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02-23-2010, 07:25 AM   #1
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Total flash newbie needs help...

So in low light conditions when I activate the flash, the exposure metering in the camera does not seem to compensate for the fact that the flash will be going off.

In other words, if the camera says I need f 4, 1/2 sec, ISO 800 with the flash off, it still says that after I pop the flash up.

Clearly some adjustment needs to be made. How do I know what settings to use with the flash on? Trial and error? Or am I doing something wrong?

I'm a flash retard... maybe i need some kind of primer.

Thanks,

Ken

Using a K7 with kit lens

02-23-2010, 10:44 AM   #2
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QuoteOriginally posted by Javaslinger Quote
So in low light conditions when I activate the flash, the exposure metering in the camera does not seem to compensate for the fact that the flash will be going off.

In other words, if the camera says I need f 4, 1/2 sec, ISO 800 with the flash off, it still says that after I pop the flash up.

Clearly some adjustment needs to be made. How do I know what settings to use with the flash on? Trial and error? Or am I doing something wrong?

I'm a flash retard... maybe i need some kind of primer.

Thanks,

Ken

Using a K7 with kit lens
The camera should adjust the exposure at picture taking time and won't meter For the flash before then. It has no way of knowing how much light it will need before firing the shutter and analyzing everything. That's why we pay the extra money to get P-TTL on an external flash.

If you want full control over the exposure, even with the flash, go to M mode. In the auto modes, it should be automatic.

02-23-2010, 12:34 PM   #3
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Take a picture and check the EXIF data. I'll bet that the exposure has changed. As JeffJS said, the camera can't meter for the flash without the pre-flash to bounce back off the subject.
02-24-2010, 10:25 AM   #4
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Basically, with flash, the FLASH exposure is solely determined by flash power (actually duration, how long the bulb is actually firing for), aperture and ISO. Ambient exposure is determined by ISO, shutter speed, and aperture (just like without any flash), so the trick is balancing the two. If I'm indoors in a smallish room (such as in someone's house), I usually just forget about ambient since the flash is powerful enough to light up the entire room (hence the 1/180s below, if the flash didn't fire, I'd have a more or less black picture) Now although you're shooting MANUAL Mode, that's only for the ambient exposure (the exposure needle in the viewfinder will blink warning you about underexposure, but ignore that). The camera's P-TTL metering will determine the needed flash output for a proper exposure.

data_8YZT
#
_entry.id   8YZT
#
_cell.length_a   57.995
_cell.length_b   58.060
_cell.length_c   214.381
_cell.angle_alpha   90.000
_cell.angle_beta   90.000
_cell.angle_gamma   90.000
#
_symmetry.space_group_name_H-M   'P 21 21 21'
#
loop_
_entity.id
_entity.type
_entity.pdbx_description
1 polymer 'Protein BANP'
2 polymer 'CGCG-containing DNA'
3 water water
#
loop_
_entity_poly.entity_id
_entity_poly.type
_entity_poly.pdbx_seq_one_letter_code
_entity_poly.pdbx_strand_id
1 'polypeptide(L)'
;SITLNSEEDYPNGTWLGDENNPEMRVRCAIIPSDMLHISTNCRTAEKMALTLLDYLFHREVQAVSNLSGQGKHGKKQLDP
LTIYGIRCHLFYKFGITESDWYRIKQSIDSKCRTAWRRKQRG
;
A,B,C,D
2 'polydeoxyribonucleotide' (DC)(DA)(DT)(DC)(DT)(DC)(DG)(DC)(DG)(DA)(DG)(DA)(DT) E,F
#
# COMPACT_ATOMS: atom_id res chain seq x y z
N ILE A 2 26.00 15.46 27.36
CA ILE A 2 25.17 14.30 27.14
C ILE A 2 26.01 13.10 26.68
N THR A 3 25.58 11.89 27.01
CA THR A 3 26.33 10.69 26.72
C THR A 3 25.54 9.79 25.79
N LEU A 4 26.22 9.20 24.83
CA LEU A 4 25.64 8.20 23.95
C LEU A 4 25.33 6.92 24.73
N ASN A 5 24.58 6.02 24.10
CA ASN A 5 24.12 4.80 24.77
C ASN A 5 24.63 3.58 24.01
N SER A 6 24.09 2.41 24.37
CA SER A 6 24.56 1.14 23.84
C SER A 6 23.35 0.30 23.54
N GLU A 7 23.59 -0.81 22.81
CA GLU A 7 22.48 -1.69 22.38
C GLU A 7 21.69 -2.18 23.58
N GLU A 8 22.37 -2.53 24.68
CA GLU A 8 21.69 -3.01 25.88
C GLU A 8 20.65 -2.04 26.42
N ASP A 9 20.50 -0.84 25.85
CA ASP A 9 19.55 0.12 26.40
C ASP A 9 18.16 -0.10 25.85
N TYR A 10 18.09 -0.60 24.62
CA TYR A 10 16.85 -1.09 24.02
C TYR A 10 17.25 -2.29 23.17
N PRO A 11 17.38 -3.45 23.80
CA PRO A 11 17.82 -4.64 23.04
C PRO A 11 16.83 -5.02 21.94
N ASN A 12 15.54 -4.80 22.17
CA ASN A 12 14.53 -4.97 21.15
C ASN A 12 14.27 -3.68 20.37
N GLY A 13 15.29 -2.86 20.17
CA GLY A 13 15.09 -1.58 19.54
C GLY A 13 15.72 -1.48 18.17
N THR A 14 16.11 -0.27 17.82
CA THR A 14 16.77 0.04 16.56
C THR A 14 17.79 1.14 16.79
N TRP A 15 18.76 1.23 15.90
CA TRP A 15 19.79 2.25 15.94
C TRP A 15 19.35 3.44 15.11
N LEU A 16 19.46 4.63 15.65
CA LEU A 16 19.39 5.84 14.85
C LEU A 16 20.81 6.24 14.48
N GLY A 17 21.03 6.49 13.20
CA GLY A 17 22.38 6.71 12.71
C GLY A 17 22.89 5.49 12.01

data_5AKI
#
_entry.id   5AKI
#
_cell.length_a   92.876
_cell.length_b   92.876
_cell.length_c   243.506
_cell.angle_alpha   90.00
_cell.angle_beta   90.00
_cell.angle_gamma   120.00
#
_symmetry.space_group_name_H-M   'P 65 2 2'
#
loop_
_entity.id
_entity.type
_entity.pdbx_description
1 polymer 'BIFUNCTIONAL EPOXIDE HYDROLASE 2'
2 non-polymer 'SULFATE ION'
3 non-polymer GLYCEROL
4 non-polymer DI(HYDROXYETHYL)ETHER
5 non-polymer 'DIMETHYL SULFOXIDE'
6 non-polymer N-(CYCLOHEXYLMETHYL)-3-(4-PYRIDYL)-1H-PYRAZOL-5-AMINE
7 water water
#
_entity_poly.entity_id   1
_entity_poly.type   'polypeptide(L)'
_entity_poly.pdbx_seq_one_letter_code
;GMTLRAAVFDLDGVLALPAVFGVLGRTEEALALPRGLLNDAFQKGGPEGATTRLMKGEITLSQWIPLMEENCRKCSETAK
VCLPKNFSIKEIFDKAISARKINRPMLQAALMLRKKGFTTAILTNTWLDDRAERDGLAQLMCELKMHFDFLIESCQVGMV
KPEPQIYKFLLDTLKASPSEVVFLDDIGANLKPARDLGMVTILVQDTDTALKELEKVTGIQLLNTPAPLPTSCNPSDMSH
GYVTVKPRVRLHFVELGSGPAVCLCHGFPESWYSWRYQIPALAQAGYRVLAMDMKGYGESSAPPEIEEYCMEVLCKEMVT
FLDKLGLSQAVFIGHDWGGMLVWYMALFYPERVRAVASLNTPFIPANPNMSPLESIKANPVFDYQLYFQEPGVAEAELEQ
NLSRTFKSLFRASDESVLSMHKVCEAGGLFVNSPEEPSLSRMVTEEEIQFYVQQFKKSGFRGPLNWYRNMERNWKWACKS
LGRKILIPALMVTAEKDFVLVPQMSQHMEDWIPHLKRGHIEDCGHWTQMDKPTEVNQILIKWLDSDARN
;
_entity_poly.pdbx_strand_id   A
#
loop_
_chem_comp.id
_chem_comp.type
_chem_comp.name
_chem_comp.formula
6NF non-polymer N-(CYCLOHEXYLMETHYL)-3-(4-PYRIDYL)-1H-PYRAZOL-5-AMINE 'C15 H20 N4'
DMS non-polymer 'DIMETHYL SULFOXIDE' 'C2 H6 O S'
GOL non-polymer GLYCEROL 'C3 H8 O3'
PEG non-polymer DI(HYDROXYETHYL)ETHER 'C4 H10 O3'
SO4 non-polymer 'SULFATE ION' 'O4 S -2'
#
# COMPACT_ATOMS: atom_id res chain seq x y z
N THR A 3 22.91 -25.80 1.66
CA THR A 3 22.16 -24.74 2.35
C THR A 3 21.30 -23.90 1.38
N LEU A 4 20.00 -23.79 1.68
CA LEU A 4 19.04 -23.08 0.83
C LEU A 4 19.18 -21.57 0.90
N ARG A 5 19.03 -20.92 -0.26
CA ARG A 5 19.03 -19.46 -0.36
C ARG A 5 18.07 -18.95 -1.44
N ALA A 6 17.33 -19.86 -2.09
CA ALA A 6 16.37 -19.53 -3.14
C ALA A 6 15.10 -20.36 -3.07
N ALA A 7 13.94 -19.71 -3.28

Here's something I wrote on another forum -
"Easy" recipe for great P-TTL flash shots -
1)Point flash at ceiling/wall (to the side or behind you, experimentation is the key!)
2)Put camera in MANUAL mode on the mode dial
3)Set FEC to +1 on the flash head

4)Shoot RAW (this allows you to recover some highlights that might get blown as a result of #3 above)

5)Set ISO to 200 (to start)
6)Set shutter speed to 1/180s
7)Set f-stop to whatever DOF you want


Now if the flash runs out of "power" because of high ceilings, you can raise the ISO or open up the f-stop to compensate. Or you can slow down the shutter to bring more ambient light into the exposure (in addition to adjusting ISO/f-stop) If the ceiling is REALLY high (like in a church), you may need a reflector to throw some of the light forward (I use the Joe Demb Flip-it).

Quick and dirty outdoor fill flash tutorial -
Basically, if your subject is in shade and the background is bright (ie under a tree) or majorly backlit, fill flash is your friend. Think of those times when you got a properly exposed background, but the subject was almost pitch black.

Put camera into Av mode, metering will set the shutter speed to expose the overall shot (which in the situations that call for fill-flash will generally be the background) based on your selected aperture/ISO.
Make sure flash is set to HSS (in case your shutter speed go faster than 1/180s) and P-TTL. Fire away! The shutter speed/f-stop/ISO will expose the background, and the flash should output enough power to light up the foreground.

Now to control the background exposure, you use exposure compensation on the camera body (which would adjust the shutter speed), to adjust how much fill for the flash exposure, you use Flash exposure compensation. The trick is balancing the two (as it is with indoor work), and that comes with experience/experimentation.

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